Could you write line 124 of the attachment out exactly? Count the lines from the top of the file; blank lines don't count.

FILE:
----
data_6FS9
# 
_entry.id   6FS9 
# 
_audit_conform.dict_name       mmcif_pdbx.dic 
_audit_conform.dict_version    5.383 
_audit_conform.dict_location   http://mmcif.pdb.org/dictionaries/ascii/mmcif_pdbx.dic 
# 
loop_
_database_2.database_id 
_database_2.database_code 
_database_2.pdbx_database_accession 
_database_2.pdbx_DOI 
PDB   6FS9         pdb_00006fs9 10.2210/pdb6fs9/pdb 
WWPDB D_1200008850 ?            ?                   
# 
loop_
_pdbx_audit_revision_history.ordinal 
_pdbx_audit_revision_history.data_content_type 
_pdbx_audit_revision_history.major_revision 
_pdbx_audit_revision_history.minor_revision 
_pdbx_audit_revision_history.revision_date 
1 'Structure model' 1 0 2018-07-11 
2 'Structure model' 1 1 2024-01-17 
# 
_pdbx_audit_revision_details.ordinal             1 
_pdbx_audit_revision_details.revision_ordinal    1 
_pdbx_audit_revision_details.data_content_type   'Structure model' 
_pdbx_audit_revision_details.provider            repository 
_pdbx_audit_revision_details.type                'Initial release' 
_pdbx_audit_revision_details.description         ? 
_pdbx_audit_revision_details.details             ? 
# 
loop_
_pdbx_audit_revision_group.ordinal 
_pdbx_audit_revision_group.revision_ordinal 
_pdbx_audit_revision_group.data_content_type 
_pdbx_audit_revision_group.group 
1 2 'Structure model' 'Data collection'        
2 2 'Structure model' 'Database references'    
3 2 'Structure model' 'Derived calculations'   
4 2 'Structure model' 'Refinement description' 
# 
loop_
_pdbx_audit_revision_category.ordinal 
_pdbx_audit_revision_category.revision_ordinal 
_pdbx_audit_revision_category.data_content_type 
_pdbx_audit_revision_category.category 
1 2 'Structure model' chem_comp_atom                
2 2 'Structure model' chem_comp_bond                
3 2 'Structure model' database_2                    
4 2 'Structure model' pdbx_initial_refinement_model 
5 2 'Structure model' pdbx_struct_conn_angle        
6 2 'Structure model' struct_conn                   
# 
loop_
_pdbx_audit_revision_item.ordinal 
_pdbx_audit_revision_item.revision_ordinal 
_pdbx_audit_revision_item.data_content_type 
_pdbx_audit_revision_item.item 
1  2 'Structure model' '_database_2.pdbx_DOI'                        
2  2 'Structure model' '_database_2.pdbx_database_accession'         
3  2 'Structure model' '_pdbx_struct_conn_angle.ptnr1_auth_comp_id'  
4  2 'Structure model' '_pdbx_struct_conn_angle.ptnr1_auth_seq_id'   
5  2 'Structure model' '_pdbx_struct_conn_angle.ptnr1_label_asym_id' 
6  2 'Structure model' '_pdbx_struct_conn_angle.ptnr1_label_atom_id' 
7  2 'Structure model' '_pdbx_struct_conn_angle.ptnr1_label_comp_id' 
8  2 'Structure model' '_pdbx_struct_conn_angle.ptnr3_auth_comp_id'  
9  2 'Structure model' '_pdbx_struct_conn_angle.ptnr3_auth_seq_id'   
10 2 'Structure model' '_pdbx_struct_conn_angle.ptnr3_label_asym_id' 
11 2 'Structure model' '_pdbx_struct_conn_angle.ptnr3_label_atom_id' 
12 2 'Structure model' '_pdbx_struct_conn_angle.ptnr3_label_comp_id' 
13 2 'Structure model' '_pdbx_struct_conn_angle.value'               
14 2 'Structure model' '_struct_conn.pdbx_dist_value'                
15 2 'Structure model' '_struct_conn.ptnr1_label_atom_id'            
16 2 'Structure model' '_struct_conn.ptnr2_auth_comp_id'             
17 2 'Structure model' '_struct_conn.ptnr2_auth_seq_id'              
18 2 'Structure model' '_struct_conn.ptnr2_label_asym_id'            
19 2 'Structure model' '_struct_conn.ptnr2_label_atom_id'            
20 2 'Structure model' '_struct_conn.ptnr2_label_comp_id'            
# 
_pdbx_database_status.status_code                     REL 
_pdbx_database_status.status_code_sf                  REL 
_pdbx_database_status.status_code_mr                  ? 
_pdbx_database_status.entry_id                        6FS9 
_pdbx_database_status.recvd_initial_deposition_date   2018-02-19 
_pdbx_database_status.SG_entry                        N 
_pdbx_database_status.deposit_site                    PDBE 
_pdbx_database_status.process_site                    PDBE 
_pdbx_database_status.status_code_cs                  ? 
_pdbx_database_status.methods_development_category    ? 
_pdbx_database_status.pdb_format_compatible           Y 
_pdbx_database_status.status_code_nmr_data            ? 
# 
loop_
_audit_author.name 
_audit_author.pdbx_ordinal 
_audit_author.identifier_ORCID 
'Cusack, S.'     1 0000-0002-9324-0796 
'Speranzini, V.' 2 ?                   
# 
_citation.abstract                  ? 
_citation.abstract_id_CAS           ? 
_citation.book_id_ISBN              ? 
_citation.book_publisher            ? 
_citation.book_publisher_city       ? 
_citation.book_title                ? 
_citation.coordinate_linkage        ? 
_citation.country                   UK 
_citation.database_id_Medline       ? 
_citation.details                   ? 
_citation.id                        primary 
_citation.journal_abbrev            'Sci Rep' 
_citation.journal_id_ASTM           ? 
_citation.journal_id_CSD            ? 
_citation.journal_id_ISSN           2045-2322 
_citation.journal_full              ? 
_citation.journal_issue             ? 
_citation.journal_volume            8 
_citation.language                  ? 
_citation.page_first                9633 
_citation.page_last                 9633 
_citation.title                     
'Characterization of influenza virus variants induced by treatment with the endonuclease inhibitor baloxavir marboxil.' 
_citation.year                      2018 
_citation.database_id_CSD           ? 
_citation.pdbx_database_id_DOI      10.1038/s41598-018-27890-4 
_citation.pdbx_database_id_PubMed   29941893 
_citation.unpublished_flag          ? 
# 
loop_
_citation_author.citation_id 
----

'Characterization of influenza virus variants induced by treatment with the endonuclease inhibitor baloxavir marboxil.' 